Sunday, June 26, 2005

The Salamone-Punsters meet the Skier (Psycho Toddler/Mrs. Balabusta) family!!!!!!!!!!!!

Warning: Lonnnnnnnnnnnnnnnnnnnnnnnnnnnnnng post!!!

The Orthodox organization for which I’ve been temping on and off since December 2001 employs both Jews of all stripes and non-Jews, so the clothing runs the full gamut, from Orthodox women in skirts below the knees, high-cut tops covering the elbows, and, for the married ones, hair at least partially covered, to, at the other extreme, women in pants or mini-skirts and sleeveless and/or low-cut tops. So I don’t risk being fired when I show up bareheaded in a short-sleeve blouse.

But I didn't want to risk putting the kabosh on a couple of new friendships. So when I found out that the Skier clan was coming to New York City and we made arrangements to meet, I told my husband that this was going to be an “undercover” operation—we were both going to go under cover, literally.

Well, that’s easy for a guy. All the Punster had to do was don his Adjunct Professor of Accounting summer uniform of khakis and a short-sleeve dress shirt and top it with one of the many crocheted kippot (yarmulkes, skullcaps) that he uses both for davvening/praying at home and in shul (synagogue) and for teaching at a campus of his college that caters to Orthodox Jews. (Did I win the "run-on sentence" championship with that one? :) )

For me, on the other hand, dressing was a major national project. Unfortunately, it’s been several years since I’ve been able to find a denim skirt that fits me. And I had a strong suspicion that jeans—or any other kind of pants, for that matter—just wouldn’t do. (Indeed, the Mom [] and both older girls were wearing skirts even in the picnic photos on Mark’s blog []). (Shorts?!!! Are you out of your mind?!!!!!! I don’t care if it’s already 80° Fahrenheit—don’t even think about it!!!!!!!!!!!!) So I was stuck with one of the dress-casual cotton-knit skirts (with a hemline about three inches below the knee) that I wear to the office. I topped that with my favorite jewel-neck (read—close to the collarbone) t-shirt, and topped that with a long-sleeved blouse with the sleeves rolled up to just below the elbow to hide the t-shirt’s short sleeves. I was dressed and almost ready to go: First, I had to review my reminders. Number one: Remember not to take your sunhat off when you go indoors. Number two: Under no circumstances should you call their youngest daughter by That Name That Her Father Calls Her On His Blog. (Ahem: Eek!!! ‘Nuf said!) And last but not least, I reminded both myself and my husband to be careful with whom we shook hands. (For an explanation of shmirat negiah, the law of being shomer negiah, see This prompted a typical comedy routine. Punster: “You mean I can’t shake hands with any of the girls?” Me: “Are you trying to make trouble?” Punster (wearing his trademarked naughty-boy grin): “Yes.” (Where’s a roll-eyes emoticon when I need one?)

Finally, we were off to the subway, then the bus. We debarked on Main Street. (I hate to bust your bubble, Mark, but debarking isn’t just for trees and dogs :)—it’s a legitimate English word of French origin, quothe the old lady with the BA in French. :) ) From there, we were occupied with practical concerns. I wondered how on earth all the Orthodox women whom I saw at my office dressed in two layers, with the top layer falling at least below the elbow, managed to keep the top layer on all day even when they were outdoors in 95° weather—I was wilting already in 80° weather after walking only a few blocks. The Punster’s concern was even more practical: “How will we know them?” “Oh, don’t worry—I’ve seen photos of all of them on Mark’s blog. I’ll recognize them.”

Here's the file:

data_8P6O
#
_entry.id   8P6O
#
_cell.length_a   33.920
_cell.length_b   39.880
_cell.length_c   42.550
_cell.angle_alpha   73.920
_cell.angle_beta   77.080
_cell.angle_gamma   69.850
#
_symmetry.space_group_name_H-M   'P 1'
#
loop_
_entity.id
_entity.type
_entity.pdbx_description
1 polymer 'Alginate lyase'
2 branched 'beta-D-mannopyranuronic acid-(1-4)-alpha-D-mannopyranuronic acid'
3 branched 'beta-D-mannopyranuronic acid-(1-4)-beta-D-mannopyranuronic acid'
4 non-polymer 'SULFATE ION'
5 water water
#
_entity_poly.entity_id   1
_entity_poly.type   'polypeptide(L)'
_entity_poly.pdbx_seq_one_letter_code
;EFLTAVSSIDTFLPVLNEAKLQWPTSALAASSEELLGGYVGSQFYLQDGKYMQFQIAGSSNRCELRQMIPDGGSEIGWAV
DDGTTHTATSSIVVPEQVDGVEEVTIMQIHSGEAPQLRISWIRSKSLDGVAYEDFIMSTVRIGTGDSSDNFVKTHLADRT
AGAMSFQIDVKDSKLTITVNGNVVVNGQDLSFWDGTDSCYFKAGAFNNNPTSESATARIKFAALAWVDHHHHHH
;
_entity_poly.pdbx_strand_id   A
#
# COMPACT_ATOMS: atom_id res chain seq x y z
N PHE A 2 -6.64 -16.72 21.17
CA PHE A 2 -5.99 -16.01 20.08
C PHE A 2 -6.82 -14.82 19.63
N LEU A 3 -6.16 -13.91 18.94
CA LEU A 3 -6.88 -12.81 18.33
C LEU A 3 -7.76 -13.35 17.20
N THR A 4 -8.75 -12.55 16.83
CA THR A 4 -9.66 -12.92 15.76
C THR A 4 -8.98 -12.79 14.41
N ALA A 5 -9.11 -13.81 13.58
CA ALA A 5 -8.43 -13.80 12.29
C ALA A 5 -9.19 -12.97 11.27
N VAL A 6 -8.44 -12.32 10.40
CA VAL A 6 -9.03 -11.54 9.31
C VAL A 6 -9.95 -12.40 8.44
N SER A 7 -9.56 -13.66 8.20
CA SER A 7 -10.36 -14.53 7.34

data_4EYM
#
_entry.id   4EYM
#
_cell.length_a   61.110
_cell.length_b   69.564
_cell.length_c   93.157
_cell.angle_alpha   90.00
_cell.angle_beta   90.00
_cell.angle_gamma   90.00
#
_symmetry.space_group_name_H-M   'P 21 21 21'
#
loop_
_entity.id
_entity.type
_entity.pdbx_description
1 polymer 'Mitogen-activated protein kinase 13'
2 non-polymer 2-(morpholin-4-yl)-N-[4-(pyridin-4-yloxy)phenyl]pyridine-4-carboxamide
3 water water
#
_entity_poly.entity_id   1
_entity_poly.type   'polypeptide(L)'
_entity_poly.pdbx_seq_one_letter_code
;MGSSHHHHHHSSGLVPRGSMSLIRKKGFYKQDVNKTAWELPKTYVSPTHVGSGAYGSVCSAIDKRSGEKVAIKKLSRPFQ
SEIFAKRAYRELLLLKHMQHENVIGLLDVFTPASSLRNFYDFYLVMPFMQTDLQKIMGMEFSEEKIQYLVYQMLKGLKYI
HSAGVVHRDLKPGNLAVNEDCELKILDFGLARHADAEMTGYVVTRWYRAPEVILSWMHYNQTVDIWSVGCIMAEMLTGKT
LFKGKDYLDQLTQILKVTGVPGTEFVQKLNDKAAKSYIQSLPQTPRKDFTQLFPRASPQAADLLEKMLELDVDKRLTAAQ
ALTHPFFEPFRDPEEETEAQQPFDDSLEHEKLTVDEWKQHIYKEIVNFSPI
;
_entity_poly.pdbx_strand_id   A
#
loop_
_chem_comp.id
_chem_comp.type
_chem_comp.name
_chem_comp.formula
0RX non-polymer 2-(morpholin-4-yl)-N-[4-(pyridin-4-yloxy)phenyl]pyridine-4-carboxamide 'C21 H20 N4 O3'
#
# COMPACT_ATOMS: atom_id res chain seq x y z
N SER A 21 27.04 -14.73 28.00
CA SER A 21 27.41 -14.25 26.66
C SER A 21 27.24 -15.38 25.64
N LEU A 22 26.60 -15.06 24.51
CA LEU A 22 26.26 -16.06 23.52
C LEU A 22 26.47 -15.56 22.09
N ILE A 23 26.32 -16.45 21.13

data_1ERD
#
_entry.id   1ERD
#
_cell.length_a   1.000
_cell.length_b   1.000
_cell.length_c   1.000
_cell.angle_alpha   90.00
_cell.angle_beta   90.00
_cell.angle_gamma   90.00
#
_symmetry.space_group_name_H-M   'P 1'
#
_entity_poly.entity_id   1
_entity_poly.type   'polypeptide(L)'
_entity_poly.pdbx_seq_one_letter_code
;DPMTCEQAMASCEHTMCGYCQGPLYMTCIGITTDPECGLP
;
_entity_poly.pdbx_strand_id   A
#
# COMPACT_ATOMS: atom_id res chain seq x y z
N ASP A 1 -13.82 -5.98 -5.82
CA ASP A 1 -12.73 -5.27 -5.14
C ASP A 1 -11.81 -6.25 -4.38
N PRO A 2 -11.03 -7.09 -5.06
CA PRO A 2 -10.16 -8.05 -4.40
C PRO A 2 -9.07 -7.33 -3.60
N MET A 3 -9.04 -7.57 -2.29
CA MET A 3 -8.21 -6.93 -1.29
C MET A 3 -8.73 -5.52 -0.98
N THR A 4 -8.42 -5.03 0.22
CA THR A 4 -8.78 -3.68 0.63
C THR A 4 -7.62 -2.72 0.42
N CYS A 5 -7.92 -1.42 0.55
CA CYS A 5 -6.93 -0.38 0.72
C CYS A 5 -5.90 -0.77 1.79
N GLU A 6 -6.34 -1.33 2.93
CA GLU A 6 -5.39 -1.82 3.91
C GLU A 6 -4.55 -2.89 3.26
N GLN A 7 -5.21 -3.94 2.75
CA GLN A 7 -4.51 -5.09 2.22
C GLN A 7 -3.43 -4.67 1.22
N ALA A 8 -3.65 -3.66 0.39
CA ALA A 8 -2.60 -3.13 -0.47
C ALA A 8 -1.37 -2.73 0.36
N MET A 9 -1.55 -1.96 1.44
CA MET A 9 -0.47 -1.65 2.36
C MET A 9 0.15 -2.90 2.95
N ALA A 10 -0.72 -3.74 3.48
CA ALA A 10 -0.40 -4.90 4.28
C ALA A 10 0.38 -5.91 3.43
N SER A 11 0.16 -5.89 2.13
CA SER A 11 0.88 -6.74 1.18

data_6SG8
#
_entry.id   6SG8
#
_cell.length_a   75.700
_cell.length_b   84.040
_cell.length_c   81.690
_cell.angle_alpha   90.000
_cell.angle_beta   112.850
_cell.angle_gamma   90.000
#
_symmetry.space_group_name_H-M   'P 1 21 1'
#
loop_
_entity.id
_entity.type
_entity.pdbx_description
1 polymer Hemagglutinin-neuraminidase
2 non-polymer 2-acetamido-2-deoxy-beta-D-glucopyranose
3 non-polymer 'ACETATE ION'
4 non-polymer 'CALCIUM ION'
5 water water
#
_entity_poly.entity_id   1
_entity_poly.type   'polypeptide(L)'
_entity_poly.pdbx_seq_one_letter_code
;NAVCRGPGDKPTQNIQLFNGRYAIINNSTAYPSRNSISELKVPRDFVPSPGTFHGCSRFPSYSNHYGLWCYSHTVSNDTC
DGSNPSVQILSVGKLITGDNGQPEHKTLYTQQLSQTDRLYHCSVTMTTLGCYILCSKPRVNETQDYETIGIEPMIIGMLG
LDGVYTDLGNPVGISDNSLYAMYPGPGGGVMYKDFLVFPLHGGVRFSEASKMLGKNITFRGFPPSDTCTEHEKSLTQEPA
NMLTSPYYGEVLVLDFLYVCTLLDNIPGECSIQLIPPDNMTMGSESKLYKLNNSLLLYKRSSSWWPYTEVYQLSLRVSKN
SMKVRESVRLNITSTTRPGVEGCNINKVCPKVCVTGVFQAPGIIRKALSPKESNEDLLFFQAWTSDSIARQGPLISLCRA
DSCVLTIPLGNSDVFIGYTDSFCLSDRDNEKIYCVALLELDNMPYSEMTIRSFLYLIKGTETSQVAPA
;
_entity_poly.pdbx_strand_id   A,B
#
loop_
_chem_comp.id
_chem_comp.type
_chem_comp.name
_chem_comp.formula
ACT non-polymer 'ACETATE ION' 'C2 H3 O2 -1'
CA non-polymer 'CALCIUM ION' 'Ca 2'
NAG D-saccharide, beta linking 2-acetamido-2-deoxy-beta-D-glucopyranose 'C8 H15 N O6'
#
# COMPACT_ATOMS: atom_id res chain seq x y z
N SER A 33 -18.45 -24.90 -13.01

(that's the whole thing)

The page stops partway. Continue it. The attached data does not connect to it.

We were rapidly approaching the designated coordinates, and I was wondering whether I’d have a minute to duck into the nearby Judaica store, when what to my wondering eyes should appear but, well, actually, a crowd large enough to fill the entire width of the sidewalk, and then some. At that point, I started counting heads, literally. One teenage girl—check. Three teenage boys—check. (Where were Daughter Number Two and the Mom?) One vaguely-familiar-looking guy with a beard. But the real clincher was perched atop the bearded guy’s shoulders—there sat the most flabbergastingly-familiar-looking four-year-old girl whom I’d never actually met yet. “Mark?” “Yes.” “I’m [real first name.] And this is [the Punster’s real first name].” “How did you know it was us?” Confession time: “I counted heads.” Mark made the introductions, which were, through no fault of his own, ah gornisht helfen (no help)—I’m embarrassed to say that it took me two days, a look at one of Mark’s old posts, and a quick review of the liner notes to his “Rock of Sages” CD to figure out which name went with which son. (Apparently, I had two of the boys' ages reversed. No wonder I was so farblunget [confused].) Mom and Daughter Number Two were shopping and would meet us later.

We checked into the Skier clan’s favorite local kosher pizzeria. The three boychiklach promptly commandeered a booth and took charge of Youngest Daughter, leaving Mark, Oldest Daughter, me, and the Punster to bring back lunch. We settled in the booth in front of the rest of the crew so as to be easily visible to Mom and Daughter 2, with me across from Daughter 1 and Punster across from Mark. I told Mark that I’d been half tempted to tell my boss that I was going to see an internist, which was, literally speaking, true, but a bit disingenuous. :) Mark cracked up, and made some mocking remark about not wanting to get arrested. The Mom arrived, with Daughter 2 in tow, and told quite a tale: It seems that the blouse that she’d originally been given to try on had been so difficult to fasten that she’d needed her daughter’s help. We joked that she needed an engineering degree for that one. The chosen blouse apparently passed for a sci fi costume. This prompted some droll and some serious discussion of our mutual favorite TV show, Babylon 5. "You're not a real B5 fan unless you have all the DVDs, including the ones for (the aborted, 13-episode-only, sequel) Crusade." :) Wow, Mark had actually met and talked with creator, producer, and chief writer J. Michael Straczynski at a sci fi convention. I'm impressed. And the Mom, er, Mark’s Mrs. (genieg shoin—enough already: This woman needs her own name. I’ll call her C) had the fascinating theory that the G'Quan Eth plant desperately sought for a religious holiday by Planet Narn's ambassador G'Kar in the first season's "By Any Means Necessary" was based on an etrog, which, like the G'Quan Eth plant, is also valued only as a ritual "object" during a specific holiday (in the case of the etrog, that would be Sukkot, the Feast of Booths). Not only that, but Commander Jeffrey Sinclair had used talmudic logic to help enable G'Kar to celebrate his holiday.